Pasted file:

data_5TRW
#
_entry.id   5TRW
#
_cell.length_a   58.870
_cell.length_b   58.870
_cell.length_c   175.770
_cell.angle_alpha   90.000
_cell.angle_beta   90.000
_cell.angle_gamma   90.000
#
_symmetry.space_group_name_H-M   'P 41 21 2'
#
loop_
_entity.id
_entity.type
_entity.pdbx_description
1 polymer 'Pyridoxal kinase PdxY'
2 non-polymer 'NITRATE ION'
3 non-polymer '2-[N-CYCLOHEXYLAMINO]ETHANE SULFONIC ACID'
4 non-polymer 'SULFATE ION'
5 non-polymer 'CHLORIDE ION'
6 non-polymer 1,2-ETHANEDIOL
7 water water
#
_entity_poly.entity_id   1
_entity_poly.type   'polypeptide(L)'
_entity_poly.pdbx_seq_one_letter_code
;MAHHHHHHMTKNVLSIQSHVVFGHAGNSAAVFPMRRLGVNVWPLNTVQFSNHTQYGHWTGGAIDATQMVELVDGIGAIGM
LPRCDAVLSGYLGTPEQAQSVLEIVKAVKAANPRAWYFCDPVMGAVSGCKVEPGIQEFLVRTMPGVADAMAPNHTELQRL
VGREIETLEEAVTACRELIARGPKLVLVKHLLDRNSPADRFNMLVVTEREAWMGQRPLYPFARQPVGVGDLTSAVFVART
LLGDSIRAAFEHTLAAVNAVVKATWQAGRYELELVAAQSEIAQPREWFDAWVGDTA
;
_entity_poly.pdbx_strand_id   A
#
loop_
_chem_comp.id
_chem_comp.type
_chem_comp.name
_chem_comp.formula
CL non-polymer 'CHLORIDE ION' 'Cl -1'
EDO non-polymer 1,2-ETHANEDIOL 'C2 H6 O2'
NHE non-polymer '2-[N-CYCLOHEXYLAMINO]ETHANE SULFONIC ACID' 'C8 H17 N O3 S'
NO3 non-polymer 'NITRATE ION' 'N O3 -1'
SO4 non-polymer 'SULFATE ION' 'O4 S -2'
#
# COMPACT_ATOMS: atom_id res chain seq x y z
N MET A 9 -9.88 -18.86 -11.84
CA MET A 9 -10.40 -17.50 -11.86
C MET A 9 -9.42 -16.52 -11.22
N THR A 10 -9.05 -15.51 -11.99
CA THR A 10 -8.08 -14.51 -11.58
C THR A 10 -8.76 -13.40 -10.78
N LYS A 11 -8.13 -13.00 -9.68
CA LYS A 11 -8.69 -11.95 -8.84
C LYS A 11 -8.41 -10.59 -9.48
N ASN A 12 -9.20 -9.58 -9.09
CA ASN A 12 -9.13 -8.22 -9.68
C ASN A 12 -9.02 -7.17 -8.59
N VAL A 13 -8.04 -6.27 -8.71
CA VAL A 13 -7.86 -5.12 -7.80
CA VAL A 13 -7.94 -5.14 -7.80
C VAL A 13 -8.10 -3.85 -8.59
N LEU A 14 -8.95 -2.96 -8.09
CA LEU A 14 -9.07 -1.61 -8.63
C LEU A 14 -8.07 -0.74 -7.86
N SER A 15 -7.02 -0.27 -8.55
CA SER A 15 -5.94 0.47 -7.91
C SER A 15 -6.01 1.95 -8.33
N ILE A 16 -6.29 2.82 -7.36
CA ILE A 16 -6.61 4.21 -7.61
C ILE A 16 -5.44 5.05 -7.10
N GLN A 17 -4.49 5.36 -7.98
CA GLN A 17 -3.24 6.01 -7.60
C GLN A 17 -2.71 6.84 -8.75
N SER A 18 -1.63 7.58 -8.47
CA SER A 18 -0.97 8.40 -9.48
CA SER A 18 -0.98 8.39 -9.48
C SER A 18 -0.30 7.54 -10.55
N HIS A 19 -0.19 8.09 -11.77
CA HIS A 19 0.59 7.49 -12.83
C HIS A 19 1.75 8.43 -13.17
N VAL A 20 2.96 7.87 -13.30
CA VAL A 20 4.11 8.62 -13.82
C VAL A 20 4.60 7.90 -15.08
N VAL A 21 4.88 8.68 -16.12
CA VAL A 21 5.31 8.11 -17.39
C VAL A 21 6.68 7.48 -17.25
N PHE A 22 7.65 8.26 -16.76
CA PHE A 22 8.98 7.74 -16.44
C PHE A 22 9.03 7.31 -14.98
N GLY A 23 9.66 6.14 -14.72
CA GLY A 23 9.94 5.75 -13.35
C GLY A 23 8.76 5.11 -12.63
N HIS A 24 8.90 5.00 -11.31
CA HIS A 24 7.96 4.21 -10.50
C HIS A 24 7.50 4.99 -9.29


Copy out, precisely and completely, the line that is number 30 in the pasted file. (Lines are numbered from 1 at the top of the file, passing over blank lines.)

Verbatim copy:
LPRCDAVLSGYLGTPEQAQSVLEIVKAVKAANPRAWYFCDPVMGAVSGCKVEPGIQEFLVRTMPGVADAMAPNHTELQRL